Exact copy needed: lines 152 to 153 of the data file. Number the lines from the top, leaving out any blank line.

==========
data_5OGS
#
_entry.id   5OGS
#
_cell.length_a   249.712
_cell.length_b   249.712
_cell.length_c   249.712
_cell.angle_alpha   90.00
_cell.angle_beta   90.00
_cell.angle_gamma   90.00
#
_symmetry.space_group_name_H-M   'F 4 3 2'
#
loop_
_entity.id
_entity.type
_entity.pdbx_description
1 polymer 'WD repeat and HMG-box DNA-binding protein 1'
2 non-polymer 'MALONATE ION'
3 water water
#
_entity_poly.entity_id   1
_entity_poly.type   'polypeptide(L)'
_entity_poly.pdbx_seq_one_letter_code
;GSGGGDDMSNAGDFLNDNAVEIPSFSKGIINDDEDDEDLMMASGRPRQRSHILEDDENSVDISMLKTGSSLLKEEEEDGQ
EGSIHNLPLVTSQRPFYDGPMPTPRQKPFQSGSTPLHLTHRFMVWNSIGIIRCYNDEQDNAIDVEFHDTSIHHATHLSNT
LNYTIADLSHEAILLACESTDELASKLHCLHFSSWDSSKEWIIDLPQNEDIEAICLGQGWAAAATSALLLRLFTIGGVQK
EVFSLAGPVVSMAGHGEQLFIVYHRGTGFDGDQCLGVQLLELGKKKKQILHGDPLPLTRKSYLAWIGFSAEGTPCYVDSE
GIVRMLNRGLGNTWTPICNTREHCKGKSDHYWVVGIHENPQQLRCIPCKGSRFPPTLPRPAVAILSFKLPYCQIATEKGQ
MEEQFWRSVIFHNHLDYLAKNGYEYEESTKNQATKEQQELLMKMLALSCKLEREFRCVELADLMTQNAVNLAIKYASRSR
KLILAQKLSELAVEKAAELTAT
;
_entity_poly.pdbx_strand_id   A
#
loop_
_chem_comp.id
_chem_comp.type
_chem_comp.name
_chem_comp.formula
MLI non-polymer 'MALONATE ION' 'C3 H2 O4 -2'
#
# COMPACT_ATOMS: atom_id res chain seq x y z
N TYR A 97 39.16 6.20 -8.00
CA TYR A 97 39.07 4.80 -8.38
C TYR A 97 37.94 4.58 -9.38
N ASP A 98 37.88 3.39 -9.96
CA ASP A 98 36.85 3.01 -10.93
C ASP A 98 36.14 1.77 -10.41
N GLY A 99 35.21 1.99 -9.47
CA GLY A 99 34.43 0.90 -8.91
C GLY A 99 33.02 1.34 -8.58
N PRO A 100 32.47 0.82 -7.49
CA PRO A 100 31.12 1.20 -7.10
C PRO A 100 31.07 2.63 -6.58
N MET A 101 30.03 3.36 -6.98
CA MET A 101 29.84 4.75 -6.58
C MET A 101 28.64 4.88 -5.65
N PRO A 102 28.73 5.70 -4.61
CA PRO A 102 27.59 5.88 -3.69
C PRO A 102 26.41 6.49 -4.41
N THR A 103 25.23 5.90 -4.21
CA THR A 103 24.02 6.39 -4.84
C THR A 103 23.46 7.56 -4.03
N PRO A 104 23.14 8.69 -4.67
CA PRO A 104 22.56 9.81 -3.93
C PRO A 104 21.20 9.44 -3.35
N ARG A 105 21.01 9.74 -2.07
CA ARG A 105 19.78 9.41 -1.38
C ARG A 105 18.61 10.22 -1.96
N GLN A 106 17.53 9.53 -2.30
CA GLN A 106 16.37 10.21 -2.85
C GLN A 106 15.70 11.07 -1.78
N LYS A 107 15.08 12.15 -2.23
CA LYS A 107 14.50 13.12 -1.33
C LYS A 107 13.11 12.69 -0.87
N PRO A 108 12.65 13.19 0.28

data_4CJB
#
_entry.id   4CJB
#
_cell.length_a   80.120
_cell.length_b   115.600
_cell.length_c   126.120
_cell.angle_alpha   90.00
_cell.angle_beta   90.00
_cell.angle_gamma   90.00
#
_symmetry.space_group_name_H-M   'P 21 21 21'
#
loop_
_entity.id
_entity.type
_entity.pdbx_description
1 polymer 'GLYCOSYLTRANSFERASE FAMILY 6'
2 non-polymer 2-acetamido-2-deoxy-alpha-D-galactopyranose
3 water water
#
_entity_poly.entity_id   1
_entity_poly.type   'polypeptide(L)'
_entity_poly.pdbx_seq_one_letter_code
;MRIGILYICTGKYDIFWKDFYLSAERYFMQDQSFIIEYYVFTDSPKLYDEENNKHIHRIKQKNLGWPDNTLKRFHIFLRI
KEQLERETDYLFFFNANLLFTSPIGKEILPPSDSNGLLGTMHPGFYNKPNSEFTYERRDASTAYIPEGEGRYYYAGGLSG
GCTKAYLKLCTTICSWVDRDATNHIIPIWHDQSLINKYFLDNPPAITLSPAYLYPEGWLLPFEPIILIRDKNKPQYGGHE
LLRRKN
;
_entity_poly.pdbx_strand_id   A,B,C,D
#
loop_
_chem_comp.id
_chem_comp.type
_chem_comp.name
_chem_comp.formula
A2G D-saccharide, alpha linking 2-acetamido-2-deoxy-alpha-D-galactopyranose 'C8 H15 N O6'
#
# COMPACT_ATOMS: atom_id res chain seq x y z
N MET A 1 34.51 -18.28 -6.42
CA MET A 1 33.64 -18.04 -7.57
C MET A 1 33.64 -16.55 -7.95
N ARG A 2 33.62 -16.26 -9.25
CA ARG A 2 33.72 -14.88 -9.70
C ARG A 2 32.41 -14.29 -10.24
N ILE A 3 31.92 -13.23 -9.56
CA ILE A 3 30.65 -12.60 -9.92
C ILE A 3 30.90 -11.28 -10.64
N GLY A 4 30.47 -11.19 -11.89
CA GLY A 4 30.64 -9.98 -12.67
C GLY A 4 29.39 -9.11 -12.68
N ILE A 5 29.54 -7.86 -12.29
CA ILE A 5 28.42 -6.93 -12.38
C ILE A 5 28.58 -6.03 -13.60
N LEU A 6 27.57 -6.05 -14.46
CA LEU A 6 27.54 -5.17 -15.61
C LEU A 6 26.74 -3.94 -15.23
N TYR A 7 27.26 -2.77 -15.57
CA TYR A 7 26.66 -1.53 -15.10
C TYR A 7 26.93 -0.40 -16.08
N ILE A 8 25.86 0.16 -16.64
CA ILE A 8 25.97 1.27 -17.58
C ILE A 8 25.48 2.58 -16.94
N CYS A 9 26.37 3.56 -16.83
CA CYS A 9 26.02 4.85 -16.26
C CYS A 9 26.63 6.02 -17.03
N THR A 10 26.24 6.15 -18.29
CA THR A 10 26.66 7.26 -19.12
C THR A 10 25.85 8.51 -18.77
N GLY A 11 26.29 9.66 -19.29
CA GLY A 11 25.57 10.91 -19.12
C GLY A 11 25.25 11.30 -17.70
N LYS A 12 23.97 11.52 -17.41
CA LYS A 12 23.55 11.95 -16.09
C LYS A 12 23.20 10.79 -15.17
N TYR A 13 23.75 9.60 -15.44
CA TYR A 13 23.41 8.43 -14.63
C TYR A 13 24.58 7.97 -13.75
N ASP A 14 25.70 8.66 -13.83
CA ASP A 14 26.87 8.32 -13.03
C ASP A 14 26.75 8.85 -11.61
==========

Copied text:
N TYR A 13 23.75 9.60 -15.44
CA TYR A 13 23.41 8.43 -14.63